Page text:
The secret writing on the door is “Abandon skepticism, all ye who enter here.” To approach the Divine Comedy with an open heart is to be converted on some level, if only for the time being. The late American Dantean Charles Singleton put it this way in a retrospective essay: “It is quite conceivable to me (though I confess I do not know that it has ever happened) that an out-and-out atheist might achieve an understanding reading of the Divine Comedy through a willing suspension of disbelief and an imaginative and sympathetic surrender to the experience of the Poem.” The question is, Can one make such a surrender and remain unchanged by it? I doubt it. It seems unlikely that imagination and sympathy can be so deeply engaged without leaving traces in memory and planting seeds in reason. However that may be, the precise relationship between art and belief is a mystery and must remain so until we are imparadised with Dante.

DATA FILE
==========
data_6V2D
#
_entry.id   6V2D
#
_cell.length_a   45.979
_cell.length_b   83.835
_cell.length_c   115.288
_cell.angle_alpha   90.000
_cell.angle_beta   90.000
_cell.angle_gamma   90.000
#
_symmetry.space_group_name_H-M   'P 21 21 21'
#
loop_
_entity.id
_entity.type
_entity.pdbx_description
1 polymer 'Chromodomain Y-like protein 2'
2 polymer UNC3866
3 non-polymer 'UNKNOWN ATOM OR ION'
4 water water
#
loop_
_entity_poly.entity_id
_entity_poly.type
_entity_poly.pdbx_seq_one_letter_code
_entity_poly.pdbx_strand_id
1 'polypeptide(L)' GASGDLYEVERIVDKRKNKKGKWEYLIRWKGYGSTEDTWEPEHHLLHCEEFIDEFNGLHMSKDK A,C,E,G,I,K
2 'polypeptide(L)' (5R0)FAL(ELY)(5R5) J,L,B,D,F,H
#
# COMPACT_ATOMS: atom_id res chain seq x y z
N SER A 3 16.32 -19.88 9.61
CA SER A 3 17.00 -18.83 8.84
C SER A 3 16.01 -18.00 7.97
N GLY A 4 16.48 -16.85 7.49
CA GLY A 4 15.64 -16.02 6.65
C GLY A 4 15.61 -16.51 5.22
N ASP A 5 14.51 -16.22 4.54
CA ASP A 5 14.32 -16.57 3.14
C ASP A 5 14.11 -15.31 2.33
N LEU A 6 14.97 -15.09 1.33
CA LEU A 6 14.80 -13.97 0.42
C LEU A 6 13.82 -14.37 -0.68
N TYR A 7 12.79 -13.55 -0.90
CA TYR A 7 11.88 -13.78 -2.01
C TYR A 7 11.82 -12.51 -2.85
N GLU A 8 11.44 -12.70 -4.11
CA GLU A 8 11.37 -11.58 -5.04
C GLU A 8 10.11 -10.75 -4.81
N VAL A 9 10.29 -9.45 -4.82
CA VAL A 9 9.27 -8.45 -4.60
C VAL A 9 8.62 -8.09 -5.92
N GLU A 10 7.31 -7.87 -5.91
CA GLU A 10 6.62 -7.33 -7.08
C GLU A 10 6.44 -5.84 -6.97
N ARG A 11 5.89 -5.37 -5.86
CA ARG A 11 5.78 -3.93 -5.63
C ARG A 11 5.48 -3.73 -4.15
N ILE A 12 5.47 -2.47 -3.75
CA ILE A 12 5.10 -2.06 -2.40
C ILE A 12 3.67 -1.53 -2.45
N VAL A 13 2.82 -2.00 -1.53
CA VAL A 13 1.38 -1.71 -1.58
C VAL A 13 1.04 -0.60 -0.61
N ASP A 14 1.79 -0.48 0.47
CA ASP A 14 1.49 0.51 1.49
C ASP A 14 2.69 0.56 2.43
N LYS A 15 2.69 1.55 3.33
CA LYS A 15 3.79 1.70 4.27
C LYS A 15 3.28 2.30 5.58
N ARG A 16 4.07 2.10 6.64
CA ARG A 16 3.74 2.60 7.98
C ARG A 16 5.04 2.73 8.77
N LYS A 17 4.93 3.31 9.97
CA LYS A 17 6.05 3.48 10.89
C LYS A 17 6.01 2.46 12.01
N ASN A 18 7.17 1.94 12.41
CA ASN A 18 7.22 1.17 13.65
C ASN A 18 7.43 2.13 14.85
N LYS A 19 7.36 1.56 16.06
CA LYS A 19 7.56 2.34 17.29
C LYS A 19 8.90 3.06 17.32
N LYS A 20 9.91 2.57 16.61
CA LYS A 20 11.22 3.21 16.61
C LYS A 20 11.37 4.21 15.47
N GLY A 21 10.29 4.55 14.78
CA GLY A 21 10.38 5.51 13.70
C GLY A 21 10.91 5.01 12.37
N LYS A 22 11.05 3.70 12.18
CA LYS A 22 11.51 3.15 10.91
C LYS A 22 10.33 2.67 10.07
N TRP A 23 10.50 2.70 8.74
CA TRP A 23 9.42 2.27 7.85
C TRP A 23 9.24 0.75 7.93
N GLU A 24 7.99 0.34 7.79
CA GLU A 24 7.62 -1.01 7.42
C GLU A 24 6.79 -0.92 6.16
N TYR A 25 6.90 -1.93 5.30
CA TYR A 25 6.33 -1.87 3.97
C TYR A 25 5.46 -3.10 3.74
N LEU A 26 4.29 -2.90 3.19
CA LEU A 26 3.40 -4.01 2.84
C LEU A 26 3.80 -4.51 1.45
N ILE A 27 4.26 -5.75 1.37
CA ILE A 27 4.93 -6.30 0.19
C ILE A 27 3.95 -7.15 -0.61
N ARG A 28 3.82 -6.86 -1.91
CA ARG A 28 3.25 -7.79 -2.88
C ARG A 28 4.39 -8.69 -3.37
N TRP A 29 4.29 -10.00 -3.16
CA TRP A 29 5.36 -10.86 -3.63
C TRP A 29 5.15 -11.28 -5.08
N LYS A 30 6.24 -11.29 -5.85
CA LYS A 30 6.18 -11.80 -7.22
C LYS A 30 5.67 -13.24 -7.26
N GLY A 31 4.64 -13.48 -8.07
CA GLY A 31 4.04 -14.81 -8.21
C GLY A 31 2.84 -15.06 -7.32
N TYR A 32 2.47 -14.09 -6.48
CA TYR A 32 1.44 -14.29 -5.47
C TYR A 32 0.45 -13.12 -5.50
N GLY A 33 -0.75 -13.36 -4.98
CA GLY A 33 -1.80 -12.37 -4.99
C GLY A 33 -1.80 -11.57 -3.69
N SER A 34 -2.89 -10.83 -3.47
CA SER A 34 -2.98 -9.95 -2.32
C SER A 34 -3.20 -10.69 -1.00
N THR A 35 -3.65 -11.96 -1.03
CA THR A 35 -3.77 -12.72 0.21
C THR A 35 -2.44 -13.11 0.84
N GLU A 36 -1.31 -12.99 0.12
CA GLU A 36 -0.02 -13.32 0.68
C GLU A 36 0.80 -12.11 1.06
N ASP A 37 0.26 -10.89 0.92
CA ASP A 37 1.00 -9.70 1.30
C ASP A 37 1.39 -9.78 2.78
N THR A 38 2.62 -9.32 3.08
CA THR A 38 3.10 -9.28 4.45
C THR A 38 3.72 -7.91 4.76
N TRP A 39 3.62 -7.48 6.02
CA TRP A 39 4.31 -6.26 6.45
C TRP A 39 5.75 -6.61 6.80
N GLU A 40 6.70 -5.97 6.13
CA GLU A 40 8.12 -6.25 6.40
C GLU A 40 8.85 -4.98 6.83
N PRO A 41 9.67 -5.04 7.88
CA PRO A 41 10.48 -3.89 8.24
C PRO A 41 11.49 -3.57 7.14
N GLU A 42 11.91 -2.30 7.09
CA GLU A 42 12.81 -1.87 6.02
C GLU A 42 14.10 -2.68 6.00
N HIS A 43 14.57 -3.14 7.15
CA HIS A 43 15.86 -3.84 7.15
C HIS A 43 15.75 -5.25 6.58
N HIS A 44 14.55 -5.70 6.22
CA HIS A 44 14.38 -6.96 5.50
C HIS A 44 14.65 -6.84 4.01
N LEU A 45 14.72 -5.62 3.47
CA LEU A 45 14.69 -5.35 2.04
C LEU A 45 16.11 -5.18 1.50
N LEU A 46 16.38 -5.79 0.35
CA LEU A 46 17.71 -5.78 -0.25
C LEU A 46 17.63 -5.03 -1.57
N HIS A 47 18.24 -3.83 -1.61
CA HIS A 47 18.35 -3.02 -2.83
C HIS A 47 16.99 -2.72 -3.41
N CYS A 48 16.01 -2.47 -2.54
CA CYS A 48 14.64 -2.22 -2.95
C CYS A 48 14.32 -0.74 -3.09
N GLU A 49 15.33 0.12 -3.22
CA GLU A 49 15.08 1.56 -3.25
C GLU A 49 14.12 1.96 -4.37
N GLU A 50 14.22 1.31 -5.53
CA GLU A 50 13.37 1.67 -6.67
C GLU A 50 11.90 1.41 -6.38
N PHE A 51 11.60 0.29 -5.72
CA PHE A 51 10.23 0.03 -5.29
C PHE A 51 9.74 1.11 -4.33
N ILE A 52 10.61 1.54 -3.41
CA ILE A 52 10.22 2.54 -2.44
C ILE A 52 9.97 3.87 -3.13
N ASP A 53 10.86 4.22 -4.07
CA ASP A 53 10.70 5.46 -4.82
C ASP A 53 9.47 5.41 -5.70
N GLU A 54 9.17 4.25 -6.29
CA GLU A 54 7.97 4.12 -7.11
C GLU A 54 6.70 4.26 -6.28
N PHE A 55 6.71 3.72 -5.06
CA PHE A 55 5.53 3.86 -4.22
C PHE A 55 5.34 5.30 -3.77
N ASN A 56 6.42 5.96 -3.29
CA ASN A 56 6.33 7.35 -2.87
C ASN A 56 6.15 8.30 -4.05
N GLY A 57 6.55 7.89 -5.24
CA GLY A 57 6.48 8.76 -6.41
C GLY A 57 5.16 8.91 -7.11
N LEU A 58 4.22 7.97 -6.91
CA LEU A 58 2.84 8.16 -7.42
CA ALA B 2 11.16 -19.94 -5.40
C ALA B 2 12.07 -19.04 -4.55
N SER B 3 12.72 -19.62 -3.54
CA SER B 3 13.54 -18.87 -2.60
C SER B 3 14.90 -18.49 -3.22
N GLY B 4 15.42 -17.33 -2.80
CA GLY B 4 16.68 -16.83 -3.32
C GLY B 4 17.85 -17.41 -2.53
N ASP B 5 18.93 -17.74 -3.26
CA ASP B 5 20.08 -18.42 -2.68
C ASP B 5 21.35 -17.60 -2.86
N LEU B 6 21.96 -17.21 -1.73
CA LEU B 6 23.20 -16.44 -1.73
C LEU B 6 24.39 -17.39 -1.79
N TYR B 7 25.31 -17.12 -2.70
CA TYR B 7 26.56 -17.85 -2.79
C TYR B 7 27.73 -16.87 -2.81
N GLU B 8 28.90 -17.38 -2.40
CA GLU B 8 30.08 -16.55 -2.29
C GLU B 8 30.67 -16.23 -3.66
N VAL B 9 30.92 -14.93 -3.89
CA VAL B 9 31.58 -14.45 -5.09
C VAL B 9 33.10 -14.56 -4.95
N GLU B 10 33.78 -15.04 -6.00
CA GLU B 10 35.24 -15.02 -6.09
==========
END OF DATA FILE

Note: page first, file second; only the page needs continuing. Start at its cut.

Indeed. The great Christian art I encountered over my life did play a role in my conversion – not because it helped directly convince me, but because sympathetic engagement with it changed me somewhat. Art allows us to explore the implications of a worldview in a manner that is paradoxically both safer – it requires no real belief on our part – and also more dangerous – the experience is much more intense than a philosophical treatise usually is. We may be seduced unawares.
(Hat Tip: Dreher)